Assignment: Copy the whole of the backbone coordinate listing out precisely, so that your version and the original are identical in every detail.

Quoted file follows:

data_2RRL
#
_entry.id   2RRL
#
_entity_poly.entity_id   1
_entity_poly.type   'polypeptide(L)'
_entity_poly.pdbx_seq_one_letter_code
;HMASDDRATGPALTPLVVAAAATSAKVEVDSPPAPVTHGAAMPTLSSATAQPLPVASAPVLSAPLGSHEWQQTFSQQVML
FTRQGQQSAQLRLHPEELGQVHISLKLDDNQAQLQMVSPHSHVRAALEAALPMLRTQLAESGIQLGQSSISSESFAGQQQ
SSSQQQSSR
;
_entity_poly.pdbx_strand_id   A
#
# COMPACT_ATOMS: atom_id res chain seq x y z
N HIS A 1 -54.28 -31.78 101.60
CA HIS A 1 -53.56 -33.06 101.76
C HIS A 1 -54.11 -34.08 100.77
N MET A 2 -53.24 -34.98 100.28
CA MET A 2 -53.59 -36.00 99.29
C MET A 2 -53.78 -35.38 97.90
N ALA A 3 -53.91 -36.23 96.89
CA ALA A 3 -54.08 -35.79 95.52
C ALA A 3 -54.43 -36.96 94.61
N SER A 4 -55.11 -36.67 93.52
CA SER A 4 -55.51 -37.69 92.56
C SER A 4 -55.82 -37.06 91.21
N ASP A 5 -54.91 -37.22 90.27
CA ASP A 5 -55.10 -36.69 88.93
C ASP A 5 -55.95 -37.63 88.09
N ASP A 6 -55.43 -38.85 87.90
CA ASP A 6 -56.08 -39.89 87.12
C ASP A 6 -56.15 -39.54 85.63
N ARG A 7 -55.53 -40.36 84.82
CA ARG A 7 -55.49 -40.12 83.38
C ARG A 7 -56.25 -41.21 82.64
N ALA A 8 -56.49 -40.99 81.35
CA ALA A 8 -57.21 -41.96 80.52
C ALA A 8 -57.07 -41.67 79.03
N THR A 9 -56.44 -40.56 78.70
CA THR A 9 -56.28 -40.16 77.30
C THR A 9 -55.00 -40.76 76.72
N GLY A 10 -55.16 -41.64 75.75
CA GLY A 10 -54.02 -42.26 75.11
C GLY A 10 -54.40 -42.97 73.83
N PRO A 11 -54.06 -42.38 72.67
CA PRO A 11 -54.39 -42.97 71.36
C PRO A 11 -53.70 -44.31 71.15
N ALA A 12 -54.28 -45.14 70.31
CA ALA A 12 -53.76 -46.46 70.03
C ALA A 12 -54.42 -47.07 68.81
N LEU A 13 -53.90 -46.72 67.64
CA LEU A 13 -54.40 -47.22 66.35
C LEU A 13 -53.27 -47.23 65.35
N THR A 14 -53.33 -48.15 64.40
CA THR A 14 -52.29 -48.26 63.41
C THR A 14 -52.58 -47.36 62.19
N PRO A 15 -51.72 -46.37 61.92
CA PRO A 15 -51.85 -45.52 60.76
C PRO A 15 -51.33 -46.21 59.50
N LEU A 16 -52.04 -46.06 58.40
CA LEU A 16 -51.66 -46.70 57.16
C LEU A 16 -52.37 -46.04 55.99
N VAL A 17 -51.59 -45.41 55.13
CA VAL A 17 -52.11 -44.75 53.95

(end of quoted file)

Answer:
data_2RRL
#
_entry.id   2RRL
#
_entity_poly.entity_id   1
_entity_poly.type   'polypeptide(L)'
_entity_poly.pdbx_seq_one_letter_code
;HMASDDRATGPALTPLVVAAAATSAKVEVDSPPAPVTHGAAMPTLSSATAQPLPVASAPVLSAPLGSHEWQQTFSQQVML
FTRQGQQSAQLRLHPEELGQVHISLKLDDNQAQLQMVSPHSHVRAALEAALPMLRTQLAESGIQLGQSSISSESFAGQQQ
SSSQQQSSR
;
_entity_poly.pdbx_strand_id   A
#
# COMPACT_ATOMS: atom_id res chain seq x y z
N HIS A 1 -54.28 -31.78 101.60
CA HIS A 1 -53.56 -33.06 101.76
C HIS A 1 -54.11 -34.08 100.77
N MET A 2 -53.24 -34.98 100.28
CA MET A 2 -53.59 -36.00 99.29
C MET A 2 -53.78 -35.38 97.90
N ALA A 3 -53.91 -36.23 96.89
CA ALA A 3 -54.08 -35.79 95.52
C ALA A 3 -54.43 -36.96 94.61
N SER A 4 -55.11 -36.67 93.52
CA SER A 4 -55.51 -37.69 92.56
C SER A 4 -55.82 -37.06 91.21
N ASP A 5 -54.91 -37.22 90.27
CA ASP A 5 -55.10 -36.69 88.93
C ASP A 5 -55.95 -37.63 88.09
N ASP A 6 -55.43 -38.85 87.90
CA ASP A 6 -56.08 -39.89 87.12
C ASP A 6 -56.15 -39.54 85.63
N ARG A 7 -55.53 -40.36 84.82
CA ARG A 7 -55.49 -40.12 83.38
C ARG A 7 -56.25 -41.21 82.64
N ALA A 8 -56.49 -40.99 81.35
CA ALA A 8 -57.21 -41.96 80.52
C ALA A 8 -57.07 -41.67 79.03
N THR A 9 -56.44 -40.56 78.70
CA THR A 9 -56.28 -40.16 77.30
C THR A 9 -55.00 -40.76 76.72
N GLY A 10 -55.16 -41.64 75.75
CA GLY A 10 -54.02 -42.26 75.11
C GLY A 10 -54.40 -42.97 73.83
N PRO A 11 -54.06 -42.38 72.67
CA PRO A 11 -54.39 -42.97 71.36
C PRO A 11 -53.70 -44.31 71.15
N ALA A 12 -54.28 -45.14 70.31
CA ALA A 12 -53.76 -46.46 70.03
C ALA A 12 -54.42 -47.07 68.81
N LEU A 13 -53.90 -46.72 67.64
CA LEU A 13 -54.40 -47.22 66.35
C LEU A 13 -53.27 -47.23 65.35
N THR A 14 -53.33 -48.15 64.40
CA THR A 14 -52.29 -48.26 63.41
C THR A 14 -52.58 -47.36 62.19
N PRO A 15 -51.72 -46.37 61.92
CA PRO A 15 -51.85 -45.52 60.76
C PRO A 15 -51.33 -46.21 59.50
N LEU A 16 -52.04 -46.06 58.40
CA LEU A 16 -51.66 -46.70 57.16
C LEU A 16 -52.37 -46.04 55.99
N VAL A 17 -51.59 -45.41 55.13
CA VAL A 17 -52.11 -44.75 53.95